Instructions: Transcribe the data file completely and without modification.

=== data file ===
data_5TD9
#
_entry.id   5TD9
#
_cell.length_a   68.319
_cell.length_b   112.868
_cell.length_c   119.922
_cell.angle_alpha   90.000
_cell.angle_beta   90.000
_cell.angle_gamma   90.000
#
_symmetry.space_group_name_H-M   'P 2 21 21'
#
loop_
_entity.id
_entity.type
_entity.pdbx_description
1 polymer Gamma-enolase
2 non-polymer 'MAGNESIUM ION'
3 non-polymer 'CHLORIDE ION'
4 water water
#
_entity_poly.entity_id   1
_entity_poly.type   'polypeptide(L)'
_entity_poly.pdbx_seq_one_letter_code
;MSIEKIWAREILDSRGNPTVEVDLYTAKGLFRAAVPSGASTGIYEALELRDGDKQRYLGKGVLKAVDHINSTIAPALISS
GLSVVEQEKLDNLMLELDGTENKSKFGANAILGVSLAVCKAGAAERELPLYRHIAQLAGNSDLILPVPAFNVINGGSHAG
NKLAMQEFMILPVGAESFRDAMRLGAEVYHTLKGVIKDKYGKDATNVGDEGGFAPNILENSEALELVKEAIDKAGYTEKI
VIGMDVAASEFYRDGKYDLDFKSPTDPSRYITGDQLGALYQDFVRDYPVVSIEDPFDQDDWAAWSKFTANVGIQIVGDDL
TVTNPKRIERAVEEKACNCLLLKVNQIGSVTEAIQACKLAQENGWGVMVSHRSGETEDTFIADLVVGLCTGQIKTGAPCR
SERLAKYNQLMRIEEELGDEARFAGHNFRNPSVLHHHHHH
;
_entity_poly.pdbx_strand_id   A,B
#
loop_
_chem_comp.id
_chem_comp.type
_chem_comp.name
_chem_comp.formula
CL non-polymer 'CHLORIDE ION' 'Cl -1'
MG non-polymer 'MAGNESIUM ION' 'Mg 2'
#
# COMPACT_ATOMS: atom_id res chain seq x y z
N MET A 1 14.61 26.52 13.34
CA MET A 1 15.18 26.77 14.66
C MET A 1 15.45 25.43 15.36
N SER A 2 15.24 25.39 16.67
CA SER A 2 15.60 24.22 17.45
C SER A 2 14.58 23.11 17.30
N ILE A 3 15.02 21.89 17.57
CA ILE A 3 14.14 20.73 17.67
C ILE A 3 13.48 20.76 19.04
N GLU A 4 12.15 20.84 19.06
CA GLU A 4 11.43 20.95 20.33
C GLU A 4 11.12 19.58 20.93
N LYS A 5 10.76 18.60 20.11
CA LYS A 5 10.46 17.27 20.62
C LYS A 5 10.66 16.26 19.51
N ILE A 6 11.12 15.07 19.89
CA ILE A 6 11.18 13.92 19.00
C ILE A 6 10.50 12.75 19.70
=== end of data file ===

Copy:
data_5TD9
#
_entry.id   5TD9
#
_cell.length_a   68.319
_cell.length_b   112.868
_cell.length_c   119.922
_cell.angle_alpha   90.000
_cell.angle_beta   90.000
_cell.angle_gamma   90.000
#
_symmetry.space_group_name_H-M   'P 2 21 21'
#
loop_
_entity.id
_entity.type
_entity.pdbx_description
1 polymer Gamma-enolase
2 non-polymer 'MAGNESIUM ION'
3 non-polymer 'CHLORIDE ION'
4 water water
#
_entity_poly.entity_id   1
_entity_poly.type   'polypeptide(L)'
_entity_poly.pdbx_seq_one_letter_code
;MSIEKIWAREILDSRGNPTVEVDLYTAKGLFRAAVPSGASTGIYEALELRDGDKQRYLGKGVLKAVDHINSTIAPALISS
GLSVVEQEKLDNLMLELDGTENKSKFGANAILGVSLAVCKAGAAERELPLYRHIAQLAGNSDLILPVPAFNVINGGSHAG
NKLAMQEFMILPVGAESFRDAMRLGAEVYHTLKGVIKDKYGKDATNVGDEGGFAPNILENSEALELVKEAIDKAGYTEKI
VIGMDVAASEFYRDGKYDLDFKSPTDPSRYITGDQLGALYQDFVRDYPVVSIEDPFDQDDWAAWSKFTANVGIQIVGDDL
TVTNPKRIERAVEEKACNCLLLKVNQIGSVTEAIQACKLAQENGWGVMVSHRSGETEDTFIADLVVGLCTGQIKTGAPCR
SERLAKYNQLMRIEEELGDEARFAGHNFRNPSVLHHHHHH
;
_entity_poly.pdbx_strand_id   A,B
#
loop_
_chem_comp.id
_chem_comp.type
_chem_comp.name
_chem_comp.formula
CL non-polymer 'CHLORIDE ION' 'Cl -1'
MG non-polymer 'MAGNESIUM ION' 'Mg 2'
#
# COMPACT_ATOMS: atom_id res chain seq x y z
N MET A 1 14.61 26.52 13.34
CA MET A 1 15.18 26.77 14.66
C MET A 1 15.45 25.43 15.36
N SER A 2 15.24 25.39 16.67
CA SER A 2 15.60 24.22 17.45
C SER A 2 14.58 23.11 17.30
N ILE A 3 15.02 21.89 17.57
CA ILE A 3 14.14 20.73 17.67
C ILE A 3 13.48 20.76 19.04
N GLU A 4 12.15 20.84 19.06
CA GLU A 4 11.43 20.95 20.33
C GLU A 4 11.12 19.58 20.93
N LYS A 5 10.76 18.60 20.11
CA LYS A 5 10.46 17.27 20.62
C LYS A 5 10.66 16.26 19.51
N ILE A 6 11.12 15.07 19.89
CA ILE A 6 11.18 13.92 19.00
C ILE A 6 10.50 12.75 19.70